As we begin our journey to Hook Head, I shall use my own voice to outline my experience of exploring the Templar fragments that are still visible above ground and still accessible to the public. My trip to the Hook in June 2015 was less strenuous then the bicycle tour of Gabriel Redmond in June 1899. Redmond, in his diary sketched for his readers the slow yet steady disappearance of the Templar material settlements and its fusion with Hospitaller architecture. An example of this blending of styles exists at Kilcloggan, in the form of a four-story tower house with stepped battlements situated on private land and therefore, inaccessible but still visible from the road. Constructed in the same red sandstone as the smaller tower at Templetown and according to Colfer (2004), the Knights Hospitallers erected this tower after the suppression of the Templars in 1307. Attached to the tower are the remains of a bawn (courtyard) wall and doorway, he states that all three are of the same date due to the method of construction used to attach wall to tower. Colfer (2013) elaborates further and writes that the small size of the tower and absence of a loft under the vault, all contribute to placing the tower house in Hospitaller time and architecture style.
Hence, it would appear that all traces of Templar architecture at Kilcloggan merged and altered after their suppression in 1307. Although, the inventory of their possessions recorded in that same year gives us evidence that their settlement included a grange, haggard, hall and kitchen and the fact that the kitchen needed a lock, recorded to the value of 8d, all combines to offer a tantalising yet undetailed glimpse of a Templar farm at Kilcloggan. I searched for evidence regarding archaeological excavations at Kilcloggan and could find no record online however; I discovered that in 2009, test trench excavations occurred at Templetown, 1.2km NNE from Kilcloggan.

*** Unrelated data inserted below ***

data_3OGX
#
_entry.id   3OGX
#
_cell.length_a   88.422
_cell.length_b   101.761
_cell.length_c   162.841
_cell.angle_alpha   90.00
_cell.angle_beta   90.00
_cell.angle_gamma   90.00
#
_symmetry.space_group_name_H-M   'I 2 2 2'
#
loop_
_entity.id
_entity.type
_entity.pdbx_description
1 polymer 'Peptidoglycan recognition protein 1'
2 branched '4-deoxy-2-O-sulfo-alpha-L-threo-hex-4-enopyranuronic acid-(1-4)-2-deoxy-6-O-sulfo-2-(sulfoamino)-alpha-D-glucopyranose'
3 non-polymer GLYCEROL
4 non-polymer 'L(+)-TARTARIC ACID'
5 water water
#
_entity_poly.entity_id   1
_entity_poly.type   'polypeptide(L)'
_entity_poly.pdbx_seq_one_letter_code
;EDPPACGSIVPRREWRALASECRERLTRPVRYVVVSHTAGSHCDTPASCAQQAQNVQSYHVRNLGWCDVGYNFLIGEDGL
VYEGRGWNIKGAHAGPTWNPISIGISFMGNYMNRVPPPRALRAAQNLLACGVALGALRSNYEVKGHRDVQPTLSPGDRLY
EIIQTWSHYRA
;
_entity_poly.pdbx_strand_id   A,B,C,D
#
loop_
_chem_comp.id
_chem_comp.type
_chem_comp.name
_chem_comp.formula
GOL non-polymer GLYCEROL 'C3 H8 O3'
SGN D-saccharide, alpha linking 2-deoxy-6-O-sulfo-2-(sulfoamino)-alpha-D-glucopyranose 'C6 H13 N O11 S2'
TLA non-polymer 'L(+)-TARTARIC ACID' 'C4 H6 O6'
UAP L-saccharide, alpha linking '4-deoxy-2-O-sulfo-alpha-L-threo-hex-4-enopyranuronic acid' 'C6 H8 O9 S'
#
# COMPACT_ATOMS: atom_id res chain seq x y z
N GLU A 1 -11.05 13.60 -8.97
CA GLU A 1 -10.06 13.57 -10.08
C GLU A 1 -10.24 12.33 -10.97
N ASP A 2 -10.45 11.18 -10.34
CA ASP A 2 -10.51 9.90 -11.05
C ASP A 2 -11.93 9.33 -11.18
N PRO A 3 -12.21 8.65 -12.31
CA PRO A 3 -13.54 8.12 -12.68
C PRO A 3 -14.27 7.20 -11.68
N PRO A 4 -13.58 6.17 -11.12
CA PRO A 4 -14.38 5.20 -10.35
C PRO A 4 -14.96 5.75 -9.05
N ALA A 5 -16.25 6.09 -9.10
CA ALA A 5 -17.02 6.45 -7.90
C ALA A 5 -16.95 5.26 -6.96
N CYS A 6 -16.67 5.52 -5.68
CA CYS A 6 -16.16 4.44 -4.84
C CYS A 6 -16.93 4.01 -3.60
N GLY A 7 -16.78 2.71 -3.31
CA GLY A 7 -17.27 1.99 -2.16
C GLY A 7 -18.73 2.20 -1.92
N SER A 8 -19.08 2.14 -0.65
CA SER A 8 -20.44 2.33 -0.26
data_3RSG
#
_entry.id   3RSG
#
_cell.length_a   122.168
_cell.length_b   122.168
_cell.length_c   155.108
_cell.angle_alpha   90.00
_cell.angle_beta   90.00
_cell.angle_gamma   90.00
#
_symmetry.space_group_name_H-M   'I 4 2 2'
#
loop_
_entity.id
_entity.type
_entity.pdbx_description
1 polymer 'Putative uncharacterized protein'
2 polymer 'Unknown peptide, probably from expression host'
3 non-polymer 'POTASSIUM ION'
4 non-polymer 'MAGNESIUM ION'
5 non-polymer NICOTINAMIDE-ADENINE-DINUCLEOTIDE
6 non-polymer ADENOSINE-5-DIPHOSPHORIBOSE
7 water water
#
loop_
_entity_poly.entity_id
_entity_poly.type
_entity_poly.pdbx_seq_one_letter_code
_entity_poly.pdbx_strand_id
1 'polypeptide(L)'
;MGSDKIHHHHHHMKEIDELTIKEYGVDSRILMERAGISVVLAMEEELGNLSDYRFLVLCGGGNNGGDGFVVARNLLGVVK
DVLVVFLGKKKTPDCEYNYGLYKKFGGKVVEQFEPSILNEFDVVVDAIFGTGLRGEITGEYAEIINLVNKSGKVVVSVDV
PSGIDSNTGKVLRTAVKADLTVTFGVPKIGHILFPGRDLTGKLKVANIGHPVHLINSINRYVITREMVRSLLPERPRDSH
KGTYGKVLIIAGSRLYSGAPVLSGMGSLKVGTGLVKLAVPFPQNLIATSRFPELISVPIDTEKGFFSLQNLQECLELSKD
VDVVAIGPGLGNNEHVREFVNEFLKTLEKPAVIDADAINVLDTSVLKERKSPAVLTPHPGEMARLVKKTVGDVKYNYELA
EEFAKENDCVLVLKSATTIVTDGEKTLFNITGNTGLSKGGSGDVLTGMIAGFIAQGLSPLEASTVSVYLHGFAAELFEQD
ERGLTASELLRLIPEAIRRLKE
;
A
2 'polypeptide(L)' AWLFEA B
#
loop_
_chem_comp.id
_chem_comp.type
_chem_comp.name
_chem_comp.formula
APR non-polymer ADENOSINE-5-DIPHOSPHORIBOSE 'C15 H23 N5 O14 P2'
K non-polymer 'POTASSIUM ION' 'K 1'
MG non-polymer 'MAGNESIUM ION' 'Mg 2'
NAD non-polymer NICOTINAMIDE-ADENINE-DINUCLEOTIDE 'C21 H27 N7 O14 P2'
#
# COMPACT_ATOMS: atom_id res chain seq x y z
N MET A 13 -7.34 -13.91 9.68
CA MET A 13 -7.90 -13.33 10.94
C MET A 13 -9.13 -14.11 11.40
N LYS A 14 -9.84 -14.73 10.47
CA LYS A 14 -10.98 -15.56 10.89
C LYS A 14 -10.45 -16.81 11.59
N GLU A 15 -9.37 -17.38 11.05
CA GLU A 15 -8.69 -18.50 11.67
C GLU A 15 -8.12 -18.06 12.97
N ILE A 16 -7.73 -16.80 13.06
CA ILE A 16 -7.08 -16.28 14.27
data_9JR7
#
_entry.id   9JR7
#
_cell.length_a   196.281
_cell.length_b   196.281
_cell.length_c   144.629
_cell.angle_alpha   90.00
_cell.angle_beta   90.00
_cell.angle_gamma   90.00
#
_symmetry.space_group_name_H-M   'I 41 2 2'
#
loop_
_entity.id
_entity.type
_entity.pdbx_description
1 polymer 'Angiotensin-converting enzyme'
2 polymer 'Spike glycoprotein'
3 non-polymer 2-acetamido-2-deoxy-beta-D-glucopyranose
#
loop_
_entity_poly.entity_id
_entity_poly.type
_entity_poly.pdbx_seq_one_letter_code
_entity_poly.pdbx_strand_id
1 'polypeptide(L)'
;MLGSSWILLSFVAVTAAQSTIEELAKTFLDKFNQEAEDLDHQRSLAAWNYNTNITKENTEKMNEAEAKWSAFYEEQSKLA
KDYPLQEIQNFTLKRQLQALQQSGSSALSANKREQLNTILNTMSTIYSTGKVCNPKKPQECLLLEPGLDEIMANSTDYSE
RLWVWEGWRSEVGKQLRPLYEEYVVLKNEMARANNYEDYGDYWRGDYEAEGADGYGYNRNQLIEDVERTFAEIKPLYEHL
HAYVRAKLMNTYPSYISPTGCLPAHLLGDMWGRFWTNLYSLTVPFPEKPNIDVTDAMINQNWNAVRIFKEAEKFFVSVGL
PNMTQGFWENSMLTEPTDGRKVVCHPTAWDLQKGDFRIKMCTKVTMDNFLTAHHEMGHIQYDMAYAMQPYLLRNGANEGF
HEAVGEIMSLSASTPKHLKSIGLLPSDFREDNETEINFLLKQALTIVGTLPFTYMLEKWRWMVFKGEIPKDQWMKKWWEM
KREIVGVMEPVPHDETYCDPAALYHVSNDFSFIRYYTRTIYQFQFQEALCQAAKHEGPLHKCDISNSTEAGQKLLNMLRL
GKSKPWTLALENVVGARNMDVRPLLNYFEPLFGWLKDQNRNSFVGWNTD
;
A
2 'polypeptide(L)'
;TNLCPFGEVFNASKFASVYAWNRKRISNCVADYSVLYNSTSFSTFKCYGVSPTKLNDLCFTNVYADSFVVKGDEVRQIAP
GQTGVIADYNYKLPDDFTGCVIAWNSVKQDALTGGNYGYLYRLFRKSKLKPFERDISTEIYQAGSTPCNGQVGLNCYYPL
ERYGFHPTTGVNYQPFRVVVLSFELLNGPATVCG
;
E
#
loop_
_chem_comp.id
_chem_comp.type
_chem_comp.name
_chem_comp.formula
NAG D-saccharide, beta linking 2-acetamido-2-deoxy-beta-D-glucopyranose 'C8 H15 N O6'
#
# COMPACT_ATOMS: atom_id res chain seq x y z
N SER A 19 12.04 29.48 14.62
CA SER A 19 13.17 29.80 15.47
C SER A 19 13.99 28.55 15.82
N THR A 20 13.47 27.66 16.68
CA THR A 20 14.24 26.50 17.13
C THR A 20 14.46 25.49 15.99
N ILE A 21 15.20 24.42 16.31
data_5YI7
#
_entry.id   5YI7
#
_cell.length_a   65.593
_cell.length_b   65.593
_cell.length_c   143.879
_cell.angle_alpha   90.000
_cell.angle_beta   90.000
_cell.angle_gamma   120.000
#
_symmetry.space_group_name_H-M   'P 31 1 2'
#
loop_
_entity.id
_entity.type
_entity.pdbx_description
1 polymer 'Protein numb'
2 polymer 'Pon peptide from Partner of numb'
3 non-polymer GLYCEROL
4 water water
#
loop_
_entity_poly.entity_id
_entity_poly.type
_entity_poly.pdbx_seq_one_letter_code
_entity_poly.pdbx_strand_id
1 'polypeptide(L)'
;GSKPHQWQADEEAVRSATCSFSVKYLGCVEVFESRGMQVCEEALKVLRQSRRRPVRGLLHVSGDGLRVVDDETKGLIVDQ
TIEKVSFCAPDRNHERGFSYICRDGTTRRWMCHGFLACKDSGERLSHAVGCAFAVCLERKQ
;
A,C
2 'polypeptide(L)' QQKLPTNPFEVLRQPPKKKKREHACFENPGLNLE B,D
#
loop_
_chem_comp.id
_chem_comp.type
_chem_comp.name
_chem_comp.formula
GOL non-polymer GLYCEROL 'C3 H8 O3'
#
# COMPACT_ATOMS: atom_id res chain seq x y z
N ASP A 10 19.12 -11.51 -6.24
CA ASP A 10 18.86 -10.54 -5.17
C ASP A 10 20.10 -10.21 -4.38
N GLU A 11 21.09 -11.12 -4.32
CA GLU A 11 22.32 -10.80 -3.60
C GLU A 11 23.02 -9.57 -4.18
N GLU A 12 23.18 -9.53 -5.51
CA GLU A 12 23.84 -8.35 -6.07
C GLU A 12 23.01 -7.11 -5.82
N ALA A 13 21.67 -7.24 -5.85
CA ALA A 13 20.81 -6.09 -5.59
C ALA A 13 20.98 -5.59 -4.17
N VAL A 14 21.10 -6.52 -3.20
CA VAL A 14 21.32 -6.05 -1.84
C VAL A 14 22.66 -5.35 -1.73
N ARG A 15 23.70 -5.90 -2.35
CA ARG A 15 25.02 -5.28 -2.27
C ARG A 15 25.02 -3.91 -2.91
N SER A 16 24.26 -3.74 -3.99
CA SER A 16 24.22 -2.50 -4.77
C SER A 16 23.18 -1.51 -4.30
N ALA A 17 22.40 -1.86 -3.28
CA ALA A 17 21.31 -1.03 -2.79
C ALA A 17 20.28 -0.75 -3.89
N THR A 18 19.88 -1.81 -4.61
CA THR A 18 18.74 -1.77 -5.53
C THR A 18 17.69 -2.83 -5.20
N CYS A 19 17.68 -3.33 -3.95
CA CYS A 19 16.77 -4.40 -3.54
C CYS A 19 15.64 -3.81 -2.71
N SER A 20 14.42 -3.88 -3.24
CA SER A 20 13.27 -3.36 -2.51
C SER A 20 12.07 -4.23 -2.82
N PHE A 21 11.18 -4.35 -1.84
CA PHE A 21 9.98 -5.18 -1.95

These trenches were required as a condition of planning permission for a house, some 210m from what was termed a late pre-historic or early medieval promontory fort, this is the earthwork castle mentioned earlier. Unfortunately, in 2009, no archaeology was uncovered in these test trenches. Could it be possible that the Templars rebuilt and then used the promontory fort or castle in their role as a security force in the 1170s? The National Monuments Service of Ireland on their website locates this site on ground leading into a small east-west valley, which opens onto a small bay. I have included two map representations of the site, all from the nineteenth century and the first of my own two photographs showing the narrow valley leading from the site of the fort or castle towards the bay and the second one was taken from its possible site looking towards the Templetown church complex.
Fig 3: The site of the fort/castle is the yellow and red circle positioned to the left of the cluster of circles. The map is an historic 6’ (1829-1849).
Fig 4: This map is the historic 25’dated 1888 and by comparison with the previous map, the fort/castle appears to have loss its concentric shape.
Plate 1: This image depicts the small valley leading away from both the site of the fort and the church complex at Templetown.
Plate 2: I took this second photograph from the position indicated on the National Monument maps of the site of the fort/castle, looking towards the Templetown church buildings, facing onto that east-west valley. I spoke to a farmer who was in the field at the time, he did not recall ever seeing any visible archaeological remains in this field and he informed me that, as far as he was aware, no ploughing ever took place in this field, it was always a pasture field.
The Norman Tower and its two churches
The previous photograph depicted the rear of the Templetown complex; this photograph depicts the front of the Templetown churches. The gateway to the rectangular graveyard faces onto the main road
Plate 3: Front entrance to churches. (Boyle, C. 2014)